Monday, February 6, 2012

Carrie (Carry) Nation - Early Years

Carrie (Carry) Nation, the Battle Axe from yester-year had a prolific past and one that shouldn't be forgotten since she worked so hard to be noticed!

Born Carrie Amelia Moore, she grew to a commanding 6 feet and weighed approximately 175 pounds. Regarded as an activist, leader in the prohibition movement, Nation also fought for suffrage for women.

Nation’s first marriage was to Dr. Charles Gloyd, an educated man whom she loved. Nation’s parents protested the marriage as Gloyd was an alcoholic. Despite her parents concerns, Nation and Gloyd were married, and soon after she became pregnant with her first and only child. The worries of her parents came true as alcohol consumed her husband. She began to seek help for his addiction but was unsuccessful and as a last resort moved back with her parents. Six months after the birth of her daughter, Gloyd had died of alcoholism. (Schwarz, Frederic D. American Heritage; May/Jun2000, Vol. 51 Issue 3, p107, 2p.)

Her experience with her first husband certainly has an impact on her resolve later in the life. Carrie Nation took the name from her second husband, David Nation, a newspaper editor, minister of a Christian Church, and a lawyer. (Maxey, Al. A Bulldog for Jesus.

Her ambitions were evident in her contributions to grassroots movements surrounding the prohibition movement and various business ventures.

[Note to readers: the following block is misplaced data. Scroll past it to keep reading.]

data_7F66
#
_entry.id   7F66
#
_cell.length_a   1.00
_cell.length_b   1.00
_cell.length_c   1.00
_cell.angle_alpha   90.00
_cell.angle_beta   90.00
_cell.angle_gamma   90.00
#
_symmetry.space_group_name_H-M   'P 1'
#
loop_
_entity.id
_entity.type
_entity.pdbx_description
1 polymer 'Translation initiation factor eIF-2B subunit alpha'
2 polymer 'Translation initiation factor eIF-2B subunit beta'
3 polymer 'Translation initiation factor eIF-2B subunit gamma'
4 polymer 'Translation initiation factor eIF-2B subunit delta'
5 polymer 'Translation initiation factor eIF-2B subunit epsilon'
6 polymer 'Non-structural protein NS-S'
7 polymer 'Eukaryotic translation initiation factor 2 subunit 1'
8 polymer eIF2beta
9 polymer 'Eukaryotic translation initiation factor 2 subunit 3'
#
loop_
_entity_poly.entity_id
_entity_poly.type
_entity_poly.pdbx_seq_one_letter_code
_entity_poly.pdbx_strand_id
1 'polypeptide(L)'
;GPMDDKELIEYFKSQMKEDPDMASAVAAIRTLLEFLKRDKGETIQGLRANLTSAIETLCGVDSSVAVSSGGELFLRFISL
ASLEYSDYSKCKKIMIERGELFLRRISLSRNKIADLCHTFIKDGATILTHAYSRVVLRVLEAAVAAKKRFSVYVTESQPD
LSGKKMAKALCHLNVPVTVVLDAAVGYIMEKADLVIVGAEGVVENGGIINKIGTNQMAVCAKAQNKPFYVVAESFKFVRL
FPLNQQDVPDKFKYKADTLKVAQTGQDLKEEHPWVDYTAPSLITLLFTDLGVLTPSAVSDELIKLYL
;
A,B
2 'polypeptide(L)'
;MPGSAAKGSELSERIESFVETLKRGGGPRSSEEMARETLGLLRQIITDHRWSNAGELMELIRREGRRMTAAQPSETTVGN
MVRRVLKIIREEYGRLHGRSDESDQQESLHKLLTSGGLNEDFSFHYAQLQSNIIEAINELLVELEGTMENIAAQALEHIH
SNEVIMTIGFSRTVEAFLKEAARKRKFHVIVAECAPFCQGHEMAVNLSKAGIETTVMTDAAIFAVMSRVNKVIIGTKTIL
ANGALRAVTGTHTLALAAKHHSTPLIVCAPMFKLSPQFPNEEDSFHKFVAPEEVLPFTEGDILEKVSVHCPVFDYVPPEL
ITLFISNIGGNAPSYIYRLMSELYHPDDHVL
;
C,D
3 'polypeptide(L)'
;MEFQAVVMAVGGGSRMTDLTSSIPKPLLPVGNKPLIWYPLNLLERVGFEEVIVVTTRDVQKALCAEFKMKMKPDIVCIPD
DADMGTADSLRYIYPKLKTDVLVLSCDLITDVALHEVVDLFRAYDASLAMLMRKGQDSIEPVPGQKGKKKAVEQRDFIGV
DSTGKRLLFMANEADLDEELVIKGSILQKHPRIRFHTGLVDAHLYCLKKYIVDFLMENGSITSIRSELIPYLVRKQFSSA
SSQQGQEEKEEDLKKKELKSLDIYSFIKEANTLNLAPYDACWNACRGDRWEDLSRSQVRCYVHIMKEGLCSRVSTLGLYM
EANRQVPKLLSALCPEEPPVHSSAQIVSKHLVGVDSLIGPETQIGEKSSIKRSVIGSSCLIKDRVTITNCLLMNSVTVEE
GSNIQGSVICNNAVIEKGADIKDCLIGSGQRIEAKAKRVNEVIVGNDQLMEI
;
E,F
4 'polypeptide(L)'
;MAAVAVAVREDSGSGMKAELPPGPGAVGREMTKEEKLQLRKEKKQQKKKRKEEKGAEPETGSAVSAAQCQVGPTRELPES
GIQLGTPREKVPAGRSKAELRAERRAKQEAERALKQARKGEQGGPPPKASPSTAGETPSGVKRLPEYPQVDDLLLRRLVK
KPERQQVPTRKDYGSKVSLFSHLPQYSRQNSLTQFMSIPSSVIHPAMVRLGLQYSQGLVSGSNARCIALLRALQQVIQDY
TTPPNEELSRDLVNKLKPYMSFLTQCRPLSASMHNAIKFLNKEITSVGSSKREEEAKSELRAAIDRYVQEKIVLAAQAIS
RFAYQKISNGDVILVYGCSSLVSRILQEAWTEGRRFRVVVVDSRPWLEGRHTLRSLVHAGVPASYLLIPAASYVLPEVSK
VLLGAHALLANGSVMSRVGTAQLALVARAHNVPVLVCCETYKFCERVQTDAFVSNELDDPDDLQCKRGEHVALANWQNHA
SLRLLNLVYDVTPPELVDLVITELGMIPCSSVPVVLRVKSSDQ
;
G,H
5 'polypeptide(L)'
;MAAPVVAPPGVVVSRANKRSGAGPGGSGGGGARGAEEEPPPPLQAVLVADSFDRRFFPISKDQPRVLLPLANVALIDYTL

As the prohibition movement picked up steam in the 19-20th Carrie's voice increased. (Carrie Nation: Prohibitionist and Pioneer.Nutrition Health Review. .88 (Winter 2003) p7.)

Groups launched by Nation included the “Home Defenders Army”, amplifying the role of women at home by accenting how women defended the home. (Grace, Fran. Carry A. Nation: Retelling the Life. Indiana University Press, 2007. P. 17.)

Nation herself didn't restrict herself to matters of the household as she ran a successful hotel business which pulled her family out of poverty, but also turned friends and family against her as it was considered socially unacceptable for a woman to engage in business ventures outside of the family home. (Frances Grace Carver. With Bible in One Hand and Battle-Axe in the Other: Carry A. Nation as Religious Performer and Self-PromoterReligion and American Culture: A Journal of Interpretation , Vol. 9, No. 1 (Winter, 1999), pp. 36. Published by: University of California Press on behalf of the Center for the Study of Religion and American Culture.)

Second husband David Nation eventually filed for divorce after 27 years of “mutually unfulfilling marriage”. David Nation disapproved of his wife’s aggressively violent actions (and his obvious inability to control his wife). (Frances Grace Carver, With Bible in One Hand and Battle-Axe in the Other: Carry A. Nation as Religious Performer and Self-Promoter, p. 39).

Despite her aggression it was reported Carrie became close to the slave families her father kept. She developed a respect and admiration for African Amiercan culture and religion. Despite her deep affection for the black community, she did not question the institution of slavery, nor did she believe in equality for black people. In an excerpt from her autobiography, Carry states,

“ They are a distinct race with characteristics which they need not wish to exchange. When a negro tries to imitate white folks, he is a mongrel...Never depart from your race lines and bearings, keep true to your nature, your simplicity, and happy disposition”.  
(Nation, Carry A. The Use and Need of the Life of Carry A. Nation. P. 24.)

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